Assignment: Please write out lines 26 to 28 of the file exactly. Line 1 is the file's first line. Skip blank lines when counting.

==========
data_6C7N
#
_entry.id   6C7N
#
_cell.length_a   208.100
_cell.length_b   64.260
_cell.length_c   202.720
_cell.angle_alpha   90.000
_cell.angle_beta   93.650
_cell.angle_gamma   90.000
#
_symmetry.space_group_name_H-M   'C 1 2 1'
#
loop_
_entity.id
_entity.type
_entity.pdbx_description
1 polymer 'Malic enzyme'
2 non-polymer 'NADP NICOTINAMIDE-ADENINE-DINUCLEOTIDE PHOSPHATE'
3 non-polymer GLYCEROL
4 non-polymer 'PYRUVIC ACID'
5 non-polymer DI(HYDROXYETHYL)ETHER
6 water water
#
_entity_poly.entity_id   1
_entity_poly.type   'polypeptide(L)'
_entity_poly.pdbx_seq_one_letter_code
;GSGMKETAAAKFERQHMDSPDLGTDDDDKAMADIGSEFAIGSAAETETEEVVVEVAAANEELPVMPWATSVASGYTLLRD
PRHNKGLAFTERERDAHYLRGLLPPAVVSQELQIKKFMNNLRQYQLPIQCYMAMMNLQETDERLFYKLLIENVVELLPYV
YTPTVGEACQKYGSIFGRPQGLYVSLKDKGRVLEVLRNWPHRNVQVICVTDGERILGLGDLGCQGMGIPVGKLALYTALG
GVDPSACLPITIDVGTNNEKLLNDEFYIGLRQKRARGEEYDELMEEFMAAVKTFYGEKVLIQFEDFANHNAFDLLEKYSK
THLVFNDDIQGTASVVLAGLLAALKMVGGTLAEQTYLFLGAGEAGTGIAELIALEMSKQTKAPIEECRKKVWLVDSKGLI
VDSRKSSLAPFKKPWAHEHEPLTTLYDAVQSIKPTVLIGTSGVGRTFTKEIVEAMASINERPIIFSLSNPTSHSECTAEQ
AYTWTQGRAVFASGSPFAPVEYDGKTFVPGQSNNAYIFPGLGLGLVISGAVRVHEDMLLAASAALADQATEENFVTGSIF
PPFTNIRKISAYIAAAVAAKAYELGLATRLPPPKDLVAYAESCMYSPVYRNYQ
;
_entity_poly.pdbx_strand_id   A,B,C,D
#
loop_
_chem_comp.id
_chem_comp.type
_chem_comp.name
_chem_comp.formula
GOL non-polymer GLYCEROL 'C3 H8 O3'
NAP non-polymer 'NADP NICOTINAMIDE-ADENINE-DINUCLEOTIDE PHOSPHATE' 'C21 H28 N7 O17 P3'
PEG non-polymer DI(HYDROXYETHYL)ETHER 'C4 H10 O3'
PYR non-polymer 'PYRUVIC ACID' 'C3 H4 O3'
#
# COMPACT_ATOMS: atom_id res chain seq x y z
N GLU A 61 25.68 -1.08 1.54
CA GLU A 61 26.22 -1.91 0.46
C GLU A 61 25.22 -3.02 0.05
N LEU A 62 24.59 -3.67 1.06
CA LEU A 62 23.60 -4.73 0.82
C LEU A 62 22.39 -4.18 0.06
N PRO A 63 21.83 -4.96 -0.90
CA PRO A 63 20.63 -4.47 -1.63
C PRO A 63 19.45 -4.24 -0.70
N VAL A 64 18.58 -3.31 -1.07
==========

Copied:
_entity_poly.type   'polypeptide(L)'
_entity_poly.pdbx_seq_one_letter_code
;GSGMKETAAAKFERQHMDSPDLGTDDDDKAMADIGSEFAIGSAAETETEEVVVEVAAANEELPVMPWATSVASGYTLLRD